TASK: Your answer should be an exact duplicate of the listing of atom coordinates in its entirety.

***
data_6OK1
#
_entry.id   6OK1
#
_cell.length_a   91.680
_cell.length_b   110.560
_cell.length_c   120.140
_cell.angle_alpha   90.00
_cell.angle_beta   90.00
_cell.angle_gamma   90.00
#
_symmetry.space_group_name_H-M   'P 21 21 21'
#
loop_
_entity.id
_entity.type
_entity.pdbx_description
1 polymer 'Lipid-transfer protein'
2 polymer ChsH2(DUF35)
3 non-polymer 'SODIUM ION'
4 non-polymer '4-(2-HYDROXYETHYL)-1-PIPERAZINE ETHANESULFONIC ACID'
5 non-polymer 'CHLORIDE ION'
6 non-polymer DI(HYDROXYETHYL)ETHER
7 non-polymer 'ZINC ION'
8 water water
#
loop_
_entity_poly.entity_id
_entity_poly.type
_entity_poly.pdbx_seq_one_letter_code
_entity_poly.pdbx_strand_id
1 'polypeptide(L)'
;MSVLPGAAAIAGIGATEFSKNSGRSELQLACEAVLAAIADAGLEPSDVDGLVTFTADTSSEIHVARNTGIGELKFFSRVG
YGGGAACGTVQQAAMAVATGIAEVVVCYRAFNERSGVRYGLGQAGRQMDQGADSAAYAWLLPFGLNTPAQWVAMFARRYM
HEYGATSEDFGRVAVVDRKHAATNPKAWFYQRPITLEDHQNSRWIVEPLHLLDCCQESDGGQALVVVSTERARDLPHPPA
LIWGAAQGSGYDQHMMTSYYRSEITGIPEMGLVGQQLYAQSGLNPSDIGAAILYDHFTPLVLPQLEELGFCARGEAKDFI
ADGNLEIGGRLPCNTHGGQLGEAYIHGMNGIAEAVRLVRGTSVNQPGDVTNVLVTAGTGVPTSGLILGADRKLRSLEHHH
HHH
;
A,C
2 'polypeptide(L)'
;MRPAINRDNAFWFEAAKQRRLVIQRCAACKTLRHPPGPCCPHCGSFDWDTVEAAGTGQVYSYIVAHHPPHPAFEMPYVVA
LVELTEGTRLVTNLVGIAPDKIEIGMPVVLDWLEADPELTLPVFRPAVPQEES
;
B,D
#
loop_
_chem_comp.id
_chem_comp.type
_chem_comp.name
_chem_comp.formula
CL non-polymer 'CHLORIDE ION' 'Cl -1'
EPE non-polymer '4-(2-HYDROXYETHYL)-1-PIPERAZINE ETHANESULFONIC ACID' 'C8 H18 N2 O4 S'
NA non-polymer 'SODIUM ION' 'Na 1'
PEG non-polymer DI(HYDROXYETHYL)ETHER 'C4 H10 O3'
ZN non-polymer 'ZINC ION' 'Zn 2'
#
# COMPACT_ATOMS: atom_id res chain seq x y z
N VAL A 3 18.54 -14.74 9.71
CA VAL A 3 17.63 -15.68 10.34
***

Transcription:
data_6OK1
#
_entry.id   6OK1
#
_cell.length_a   91.680
_cell.length_b   110.560
_cell.length_c   120.140
_cell.angle_alpha   90.00
_cell.angle_beta   90.00
_cell.angle_gamma   90.00
#
_symmetry.space_group_name_H-M   'P 21 21 21'
#
loop_
_entity.id
_entity.type
_entity.pdbx_description
1 polymer 'Lipid-transfer protein'
2 polymer ChsH2(DUF35)
3 non-polymer 'SODIUM ION'
4 non-polymer '4-(2-HYDROXYETHYL)-1-PIPERAZINE ETHANESULFONIC ACID'
5 non-polymer 'CHLORIDE ION'
6 non-polymer DI(HYDROXYETHYL)ETHER
7 non-polymer 'ZINC ION'
8 water water
#
loop_
_entity_poly.entity_id
_entity_poly.type
_entity_poly.pdbx_seq_one_letter_code
_entity_poly.pdbx_strand_id
1 'polypeptide(L)'
;MSVLPGAAAIAGIGATEFSKNSGRSELQLACEAVLAAIADAGLEPSDVDGLVTFTADTSSEIHVARNTGIGELKFFSRVG
YGGGAACGTVQQAAMAVATGIAEVVVCYRAFNERSGVRYGLGQAGRQMDQGADSAAYAWLLPFGLNTPAQWVAMFARRYM
HEYGATSEDFGRVAVVDRKHAATNPKAWFYQRPITLEDHQNSRWIVEPLHLLDCCQESDGGQALVVVSTERARDLPHPPA
LIWGAAQGSGYDQHMMTSYYRSEITGIPEMGLVGQQLYAQSGLNPSDIGAAILYDHFTPLVLPQLEELGFCARGEAKDFI
ADGNLEIGGRLPCNTHGGQLGEAYIHGMNGIAEAVRLVRGTSVNQPGDVTNVLVTAGTGVPTSGLILGADRKLRSLEHHH
HHH
;
A,C
2 'polypeptide(L)'
;MRPAINRDNAFWFEAAKQRRLVIQRCAACKTLRHPPGPCCPHCGSFDWDTVEAAGTGQVYSYIVAHHPPHPAFEMPYVVA
LVELTEGTRLVTNLVGIAPDKIEIGMPVVLDWLEADPELTLPVFRPAVPQEES
;
B,D
#
loop_
_chem_comp.id
_chem_comp.type
_chem_comp.name
_chem_comp.formula
CL non-polymer 'CHLORIDE ION' 'Cl -1'
EPE non-polymer '4-(2-HYDROXYETHYL)-1-PIPERAZINE ETHANESULFONIC ACID' 'C8 H18 N2 O4 S'
NA non-polymer 'SODIUM ION' 'Na 1'
PEG non-polymer DI(HYDROXYETHYL)ETHER 'C4 H10 O3'
ZN non-polymer 'ZINC ION' 'Zn 2'
#
# COMPACT_ATOMS: atom_id res chain seq x y z
N VAL A 3 18.54 -14.74 9.71
CA VAL A 3 17.63 -15.68 10.34